This experience has challenged me to ditch the default setting and to deploy new techniques that really boost creativity. It has taught me to think differently. And as a result, I’m empowered to help my clients innovate. Instead of recycling old ideas, we’re proactively renewing the ideas reservoir.
Jon Hackett is genuinely interested in the power of design thinking. As CEO and co-founder of strategic marketing consultancy h2\, he has long had it on his radar in terms of enhancing his understanding of his clients’ needs – and helping them to better understand their own clients.
Pursuing his Global Executive MBA (GEMBA) at INSEAD has given him the opportunity to choose from a range of elective subjects as part of his degree – specific programmes that map to individual interests, learning objectives and professional goals.
When the chance arose to take the Design Thinking and Creativity for Business programme in 2020, Hackett did not hesitate.
“I started the GEMBA journey in part as a personal challenge to explore ideas and concepts that sat outside of my comfort zone, and to channel that learning back into the services that we can offer to our clients,” he says. “Having the chance to be trained by a world-class school like INSEAD in design thinking as part of my GEMBA was something I’ve always wanted. Here I had an opportunity to really leverage something very relevant to my own work: to build the kind of understanding and expertise to help my clients reframe their approach to product development and innovation.”
Hackett’s expectations going into the programme were nonetheless tempered by a certain feeling of familiarity with the topic; a sense that his own expertise as marketer and entrepreneur would mean that while the programme would be interesting and helpful, its utility might only be “marginal.”
“I felt that there might be some significant overlap with my own experience and what the programme had to teach me about design thinking. Understanding customer needs is, in a sense, marketing 101. So I went into the programme with great enthusiasm but fairly muted expectations around how useful it would be to me personally.”
In the event, the programme was an experience that delivered real impact across three dimensions, he says. It was a learning journey that simultaneously “reminded, taught and challenged” him.
“First off, there was a critical reminder of the sheer importance of building deep user empathy; of that imperative to clarify and define what the users’ needs are, and real innovation hinges on this understanding.”
Then came the learning.
The programme gave Hackett what he calls a “creativity boosting toolkit”
“So much of the time, without realising it, we default to the systems and frameworks that have simply worked up until now. The programme taught me how to systematically rethink and reframe things. It gave me tools and concrete techniques to look at problems and puzzles from genuinely different perspectives, and to really think outside the box.”
The challenge of the programme, he says, was to try a totally new approach to finding solutions.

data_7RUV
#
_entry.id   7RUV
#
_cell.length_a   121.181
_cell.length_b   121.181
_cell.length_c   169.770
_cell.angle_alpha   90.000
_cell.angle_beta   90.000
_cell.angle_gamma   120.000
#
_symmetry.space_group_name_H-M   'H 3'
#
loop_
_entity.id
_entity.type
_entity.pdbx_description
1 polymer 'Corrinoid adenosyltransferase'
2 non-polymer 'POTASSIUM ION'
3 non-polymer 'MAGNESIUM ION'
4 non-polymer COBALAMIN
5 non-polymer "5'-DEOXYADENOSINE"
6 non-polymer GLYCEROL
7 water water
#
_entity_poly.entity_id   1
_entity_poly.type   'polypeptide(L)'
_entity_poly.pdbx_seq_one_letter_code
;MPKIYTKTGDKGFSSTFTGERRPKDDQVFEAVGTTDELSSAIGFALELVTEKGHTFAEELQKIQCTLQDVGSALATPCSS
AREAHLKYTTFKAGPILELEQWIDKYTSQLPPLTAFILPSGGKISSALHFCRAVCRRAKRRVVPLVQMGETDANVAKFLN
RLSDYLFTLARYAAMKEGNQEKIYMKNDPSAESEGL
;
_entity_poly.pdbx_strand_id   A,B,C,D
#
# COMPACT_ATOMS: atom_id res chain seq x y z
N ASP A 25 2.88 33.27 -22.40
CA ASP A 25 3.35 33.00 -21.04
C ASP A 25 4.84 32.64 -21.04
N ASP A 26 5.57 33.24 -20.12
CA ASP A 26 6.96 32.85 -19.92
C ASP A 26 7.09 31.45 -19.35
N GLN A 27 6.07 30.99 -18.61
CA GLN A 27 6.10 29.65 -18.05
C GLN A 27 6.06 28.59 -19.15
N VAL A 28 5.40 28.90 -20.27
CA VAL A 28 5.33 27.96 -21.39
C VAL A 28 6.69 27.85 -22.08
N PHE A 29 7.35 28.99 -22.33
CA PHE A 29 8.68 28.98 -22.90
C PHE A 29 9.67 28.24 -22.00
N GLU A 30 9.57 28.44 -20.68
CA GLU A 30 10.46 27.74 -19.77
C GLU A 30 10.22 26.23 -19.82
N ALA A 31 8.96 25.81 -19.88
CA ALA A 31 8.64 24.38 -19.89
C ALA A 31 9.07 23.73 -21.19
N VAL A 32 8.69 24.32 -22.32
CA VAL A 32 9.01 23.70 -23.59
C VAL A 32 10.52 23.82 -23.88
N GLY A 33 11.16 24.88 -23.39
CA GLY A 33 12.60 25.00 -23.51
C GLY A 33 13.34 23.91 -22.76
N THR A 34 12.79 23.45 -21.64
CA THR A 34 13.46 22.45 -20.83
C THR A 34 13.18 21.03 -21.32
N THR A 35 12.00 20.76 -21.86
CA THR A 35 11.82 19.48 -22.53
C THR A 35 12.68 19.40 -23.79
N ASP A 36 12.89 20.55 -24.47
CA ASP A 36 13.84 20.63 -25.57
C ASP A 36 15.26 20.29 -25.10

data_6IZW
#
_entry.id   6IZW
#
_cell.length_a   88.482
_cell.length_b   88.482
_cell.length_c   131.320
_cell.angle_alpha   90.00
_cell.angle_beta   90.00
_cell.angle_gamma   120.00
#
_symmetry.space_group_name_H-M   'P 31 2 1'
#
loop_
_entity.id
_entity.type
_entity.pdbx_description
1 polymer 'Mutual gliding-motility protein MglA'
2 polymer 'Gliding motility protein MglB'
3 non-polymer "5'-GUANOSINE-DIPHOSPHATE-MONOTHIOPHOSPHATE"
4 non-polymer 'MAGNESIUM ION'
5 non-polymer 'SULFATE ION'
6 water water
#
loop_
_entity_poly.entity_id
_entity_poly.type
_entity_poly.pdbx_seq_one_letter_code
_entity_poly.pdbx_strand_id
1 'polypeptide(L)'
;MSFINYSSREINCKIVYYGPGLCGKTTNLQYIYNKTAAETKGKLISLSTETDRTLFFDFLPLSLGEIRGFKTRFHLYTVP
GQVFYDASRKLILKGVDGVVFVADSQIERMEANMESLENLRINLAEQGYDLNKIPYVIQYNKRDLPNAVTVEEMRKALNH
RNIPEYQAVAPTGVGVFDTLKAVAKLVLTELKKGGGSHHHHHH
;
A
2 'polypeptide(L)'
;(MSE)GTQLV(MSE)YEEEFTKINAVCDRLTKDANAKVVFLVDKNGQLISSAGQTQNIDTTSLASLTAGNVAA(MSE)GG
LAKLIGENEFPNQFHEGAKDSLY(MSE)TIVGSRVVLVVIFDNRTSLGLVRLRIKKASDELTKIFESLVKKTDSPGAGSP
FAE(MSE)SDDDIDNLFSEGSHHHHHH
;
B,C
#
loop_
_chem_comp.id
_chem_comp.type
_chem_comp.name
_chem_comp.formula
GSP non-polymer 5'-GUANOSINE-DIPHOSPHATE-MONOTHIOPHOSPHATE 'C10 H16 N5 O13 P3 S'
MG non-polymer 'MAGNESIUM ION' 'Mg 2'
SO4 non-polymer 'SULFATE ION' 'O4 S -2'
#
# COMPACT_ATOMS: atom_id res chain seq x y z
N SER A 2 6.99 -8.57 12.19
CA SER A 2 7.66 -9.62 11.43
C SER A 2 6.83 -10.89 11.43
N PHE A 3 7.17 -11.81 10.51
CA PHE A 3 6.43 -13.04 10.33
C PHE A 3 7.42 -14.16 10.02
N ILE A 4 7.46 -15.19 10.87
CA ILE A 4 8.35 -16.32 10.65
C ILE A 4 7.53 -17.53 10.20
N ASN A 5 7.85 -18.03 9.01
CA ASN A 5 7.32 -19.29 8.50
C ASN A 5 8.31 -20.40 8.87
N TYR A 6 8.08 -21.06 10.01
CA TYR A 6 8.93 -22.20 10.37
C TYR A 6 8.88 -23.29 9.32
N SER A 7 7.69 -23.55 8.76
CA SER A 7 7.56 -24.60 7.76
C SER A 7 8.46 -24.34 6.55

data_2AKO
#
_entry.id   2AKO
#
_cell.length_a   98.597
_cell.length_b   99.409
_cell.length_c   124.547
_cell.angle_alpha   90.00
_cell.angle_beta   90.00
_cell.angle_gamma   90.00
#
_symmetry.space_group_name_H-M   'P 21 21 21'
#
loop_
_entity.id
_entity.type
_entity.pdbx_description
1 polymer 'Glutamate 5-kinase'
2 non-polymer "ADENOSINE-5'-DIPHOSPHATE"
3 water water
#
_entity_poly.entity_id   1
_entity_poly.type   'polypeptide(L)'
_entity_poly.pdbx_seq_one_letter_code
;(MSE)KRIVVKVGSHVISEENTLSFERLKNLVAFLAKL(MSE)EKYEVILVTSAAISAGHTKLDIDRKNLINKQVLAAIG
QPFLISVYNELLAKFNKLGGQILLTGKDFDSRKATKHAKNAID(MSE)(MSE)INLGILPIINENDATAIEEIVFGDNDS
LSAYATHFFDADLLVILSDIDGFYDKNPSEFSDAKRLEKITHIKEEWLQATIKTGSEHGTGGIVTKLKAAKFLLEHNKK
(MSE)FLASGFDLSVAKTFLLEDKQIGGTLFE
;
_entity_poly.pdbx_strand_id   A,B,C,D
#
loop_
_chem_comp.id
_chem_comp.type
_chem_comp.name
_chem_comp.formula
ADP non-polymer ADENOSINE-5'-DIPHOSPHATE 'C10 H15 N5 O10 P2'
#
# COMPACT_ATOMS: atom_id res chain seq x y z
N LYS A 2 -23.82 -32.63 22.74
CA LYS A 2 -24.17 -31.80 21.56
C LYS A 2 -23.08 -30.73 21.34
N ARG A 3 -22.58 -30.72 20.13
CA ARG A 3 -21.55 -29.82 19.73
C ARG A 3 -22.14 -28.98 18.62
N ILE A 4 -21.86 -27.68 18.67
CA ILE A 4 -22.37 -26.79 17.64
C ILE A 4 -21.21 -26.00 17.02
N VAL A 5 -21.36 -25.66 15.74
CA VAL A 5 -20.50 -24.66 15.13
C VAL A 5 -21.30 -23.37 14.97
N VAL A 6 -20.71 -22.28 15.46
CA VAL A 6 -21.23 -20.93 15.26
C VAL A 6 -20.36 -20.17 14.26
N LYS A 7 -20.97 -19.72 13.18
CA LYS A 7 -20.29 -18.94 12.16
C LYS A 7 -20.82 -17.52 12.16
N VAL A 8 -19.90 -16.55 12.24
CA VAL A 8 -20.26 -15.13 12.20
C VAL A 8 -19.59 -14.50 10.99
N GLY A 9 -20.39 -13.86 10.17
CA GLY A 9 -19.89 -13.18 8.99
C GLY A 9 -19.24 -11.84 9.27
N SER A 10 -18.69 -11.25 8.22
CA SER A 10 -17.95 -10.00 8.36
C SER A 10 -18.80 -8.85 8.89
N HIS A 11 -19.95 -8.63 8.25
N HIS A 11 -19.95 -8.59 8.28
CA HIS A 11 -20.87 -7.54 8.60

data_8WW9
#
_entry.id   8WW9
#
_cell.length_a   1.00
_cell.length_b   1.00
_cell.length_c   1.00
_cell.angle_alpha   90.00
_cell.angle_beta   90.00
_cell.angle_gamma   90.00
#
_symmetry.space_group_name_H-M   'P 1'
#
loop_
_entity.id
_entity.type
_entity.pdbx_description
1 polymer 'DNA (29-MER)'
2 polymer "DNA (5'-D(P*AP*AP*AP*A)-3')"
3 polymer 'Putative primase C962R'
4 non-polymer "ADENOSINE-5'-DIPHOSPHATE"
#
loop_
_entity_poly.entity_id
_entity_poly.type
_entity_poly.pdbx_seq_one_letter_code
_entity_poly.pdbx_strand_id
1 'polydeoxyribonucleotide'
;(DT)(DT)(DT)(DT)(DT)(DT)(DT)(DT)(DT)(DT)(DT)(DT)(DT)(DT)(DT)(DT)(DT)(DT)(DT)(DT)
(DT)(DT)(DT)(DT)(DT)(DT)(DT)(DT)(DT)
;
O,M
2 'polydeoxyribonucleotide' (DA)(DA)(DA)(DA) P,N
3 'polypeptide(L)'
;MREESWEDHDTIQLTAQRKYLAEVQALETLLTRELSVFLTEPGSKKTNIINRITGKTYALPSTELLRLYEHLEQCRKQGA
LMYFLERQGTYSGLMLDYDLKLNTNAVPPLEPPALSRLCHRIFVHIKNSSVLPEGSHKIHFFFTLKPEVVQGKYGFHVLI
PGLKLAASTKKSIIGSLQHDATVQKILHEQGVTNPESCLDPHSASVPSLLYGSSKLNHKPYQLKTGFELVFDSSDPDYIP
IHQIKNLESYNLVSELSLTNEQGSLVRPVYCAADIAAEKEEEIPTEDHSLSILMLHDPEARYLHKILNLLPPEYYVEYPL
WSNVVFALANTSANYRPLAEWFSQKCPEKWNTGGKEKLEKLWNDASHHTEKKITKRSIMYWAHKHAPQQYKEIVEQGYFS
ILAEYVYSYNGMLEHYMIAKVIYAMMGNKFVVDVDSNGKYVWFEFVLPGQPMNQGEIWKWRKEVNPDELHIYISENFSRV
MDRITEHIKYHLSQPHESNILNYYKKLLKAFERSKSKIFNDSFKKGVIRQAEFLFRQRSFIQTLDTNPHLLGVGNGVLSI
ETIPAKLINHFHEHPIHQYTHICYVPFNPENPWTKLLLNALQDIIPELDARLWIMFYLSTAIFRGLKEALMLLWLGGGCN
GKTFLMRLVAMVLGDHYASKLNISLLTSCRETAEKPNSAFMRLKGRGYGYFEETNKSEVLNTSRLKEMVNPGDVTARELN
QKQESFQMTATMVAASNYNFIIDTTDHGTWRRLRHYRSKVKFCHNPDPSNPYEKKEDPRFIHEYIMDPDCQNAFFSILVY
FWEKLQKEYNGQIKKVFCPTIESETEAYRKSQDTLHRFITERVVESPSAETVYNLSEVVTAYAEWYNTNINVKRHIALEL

“The accepted way of doing things in marketing and marketing research, I believe, has historically been to err on the side of caution – and that’s an idea that for me has become kind of baked in over the years. What the programme challenged me to do was to adopt a ‘fail fast’ approach; to go ahead and prototype new ideas or products in the market at low cost. In the classroom sessions, we looked at the dynamics of fast prototyping. It was a lesson in how to challenge classical thinking.”
A key takeaway from the experience, says Hackett, was the “peeling back” of assumptions around perfection in the creative process; a new approach to iteration and innovation that he feels has both complemented and enhanced his experience and his expertise as a successful marketer and entrepreneur.
Another highlight was the Action Learning Project (ALP) – an opportunity to apply the learning directly to the real-world exigencies of an actual organisation.
“For my ALP, I partnered up with a colleague working in a multinational entertainment company and together we applied the techniques and frameworks of design thinking to a challenge that had surfaced during the Covid lockdowns: how to support the needs of children whose education had been disrupted using edutainment – video, games and programmes that are as educational as they are enjoyable. And this was where the learning really came alive. The ALP was a kind of tangible backbone throughout the learning; a really hands-on, practical experience in design thinking.”
Taking the programme in the online environment doesn’t come without certain challenges, says Hackett: chief among these, the constraints on social interaction between participants.
But the experience gave him a chance to think about how to use design thinking to help his own clients who are also grappling with the virtual work environment.
“At its core, design thinking is all about identifying pain points and finding user-oriented ways to alleviate them. And the programme has boosted my capacity to do just that: to help my clients find ways to keep on innovating – even if it’s via online platforms.”
It has also changed the way he does his job.
“This experience has challenged me to ditch the default setting and to deploy new techniques that really boost creativity. It has taught me to think differently. And as a result, I’m empowered to help my clients innovate. Instead of recycling old ideas, we’re proactively renewing the ideas reservoir.”